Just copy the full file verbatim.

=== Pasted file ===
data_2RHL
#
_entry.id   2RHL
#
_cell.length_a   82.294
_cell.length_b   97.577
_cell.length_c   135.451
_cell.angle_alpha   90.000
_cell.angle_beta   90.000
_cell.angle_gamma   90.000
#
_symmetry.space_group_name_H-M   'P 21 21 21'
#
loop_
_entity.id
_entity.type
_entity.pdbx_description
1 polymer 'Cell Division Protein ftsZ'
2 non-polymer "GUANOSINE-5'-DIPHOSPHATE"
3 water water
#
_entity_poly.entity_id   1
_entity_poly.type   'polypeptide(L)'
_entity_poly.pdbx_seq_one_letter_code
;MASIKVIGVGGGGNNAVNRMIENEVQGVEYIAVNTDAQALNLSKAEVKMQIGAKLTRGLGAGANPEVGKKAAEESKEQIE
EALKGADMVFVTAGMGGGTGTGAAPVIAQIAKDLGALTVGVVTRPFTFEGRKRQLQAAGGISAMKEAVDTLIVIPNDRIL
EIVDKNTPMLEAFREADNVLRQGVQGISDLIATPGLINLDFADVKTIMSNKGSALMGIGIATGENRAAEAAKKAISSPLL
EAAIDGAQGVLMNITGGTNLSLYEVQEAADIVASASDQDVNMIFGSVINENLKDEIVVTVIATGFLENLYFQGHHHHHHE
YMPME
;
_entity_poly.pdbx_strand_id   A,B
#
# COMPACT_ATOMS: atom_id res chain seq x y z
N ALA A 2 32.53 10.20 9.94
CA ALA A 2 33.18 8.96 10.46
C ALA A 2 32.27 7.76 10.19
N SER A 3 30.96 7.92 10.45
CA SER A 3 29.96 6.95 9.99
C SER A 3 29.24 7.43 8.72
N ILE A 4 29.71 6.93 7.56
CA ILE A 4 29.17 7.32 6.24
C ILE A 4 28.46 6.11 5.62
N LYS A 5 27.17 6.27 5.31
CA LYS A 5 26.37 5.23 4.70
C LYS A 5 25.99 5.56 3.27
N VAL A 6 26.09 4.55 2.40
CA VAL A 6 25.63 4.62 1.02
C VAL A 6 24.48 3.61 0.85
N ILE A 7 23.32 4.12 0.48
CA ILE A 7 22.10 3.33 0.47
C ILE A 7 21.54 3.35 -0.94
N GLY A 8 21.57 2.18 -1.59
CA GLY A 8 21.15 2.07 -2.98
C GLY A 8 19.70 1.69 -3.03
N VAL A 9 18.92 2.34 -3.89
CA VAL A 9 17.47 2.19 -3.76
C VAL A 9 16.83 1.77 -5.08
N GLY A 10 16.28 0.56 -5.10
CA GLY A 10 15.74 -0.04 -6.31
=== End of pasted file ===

data_2RHL
#
_entry.id   2RHL
#
_cell.length_a   82.294
_cell.length_b   97.577
_cell.length_c   135.451
_cell.angle_alpha   90.000
_cell.angle_beta   90.000
_cell.angle_gamma   90.000
#
_symmetry.space_group_name_H-M   'P 21 21 21'
#
loop_
_entity.id
_entity.type
_entity.pdbx_description
1 polymer 'Cell Division Protein ftsZ'
2 non-polymer "GUANOSINE-5'-DIPHOSPHATE"
3 water water
#
_entity_poly.entity_id   1
_entity_poly.type   'polypeptide(L)'
_entity_poly.pdbx_seq_one_letter_code
;MASIKVIGVGGGGNNAVNRMIENEVQGVEYIAVNTDAQALNLSKAEVKMQIGAKLTRGLGAGANPEVGKKAAEESKEQIE
EALKGADMVFVTAGMGGGTGTGAAPVIAQIAKDLGALTVGVVTRPFTFEGRKRQLQAAGGISAMKEAVDTLIVIPNDRIL
EIVDKNTPMLEAFREADNVLRQGVQGISDLIATPGLINLDFADVKTIMSNKGSALMGIGIATGENRAAEAAKKAISSPLL
EAAIDGAQGVLMNITGGTNLSLYEVQEAADIVASASDQDVNMIFGSVINENLKDEIVVTVIATGFLENLYFQGHHHHHHE
YMPME
;
_entity_poly.pdbx_strand_id   A,B
#
# COMPACT_ATOMS: atom_id res chain seq x y z
N ALA A 2 32.53 10.20 9.94
CA ALA A 2 33.18 8.96 10.46
C ALA A 2 32.27 7.76 10.19
N SER A 3 30.96 7.92 10.45
CA SER A 3 29.96 6.95 9.99
C SER A 3 29.24 7.43 8.72
N ILE A 4 29.71 6.93 7.56
CA ILE A 4 29.17 7.32 6.24
C ILE A 4 28.46 6.11 5.62
N LYS A 5 27.17 6.27 5.31
CA LYS A 5 26.37 5.23 4.70
C LYS A 5 25.99 5.56 3.27
N VAL A 6 26.09 4.55 2.40
CA VAL A 6 25.63 4.62 1.02
C VAL A 6 24.48 3.61 0.85
N ILE A 7 23.32 4.12 0.48
CA ILE A 7 22.10 3.33 0.47
C ILE A 7 21.54 3.35 -0.94
N GLY A 8 21.57 2.18 -1.59
CA GLY A 8 21.15 2.07 -2.98
C GLY A 8 19.70 1.69 -3.03
N VAL A 9 18.92 2.34 -3.89
CA VAL A 9 17.47 2.19 -3.76
C VAL A 9 16.83 1.77 -5.08
N GLY A 10 16.28 0.56 -5.10
CA GLY A 10 15.74 -0.04 -6.31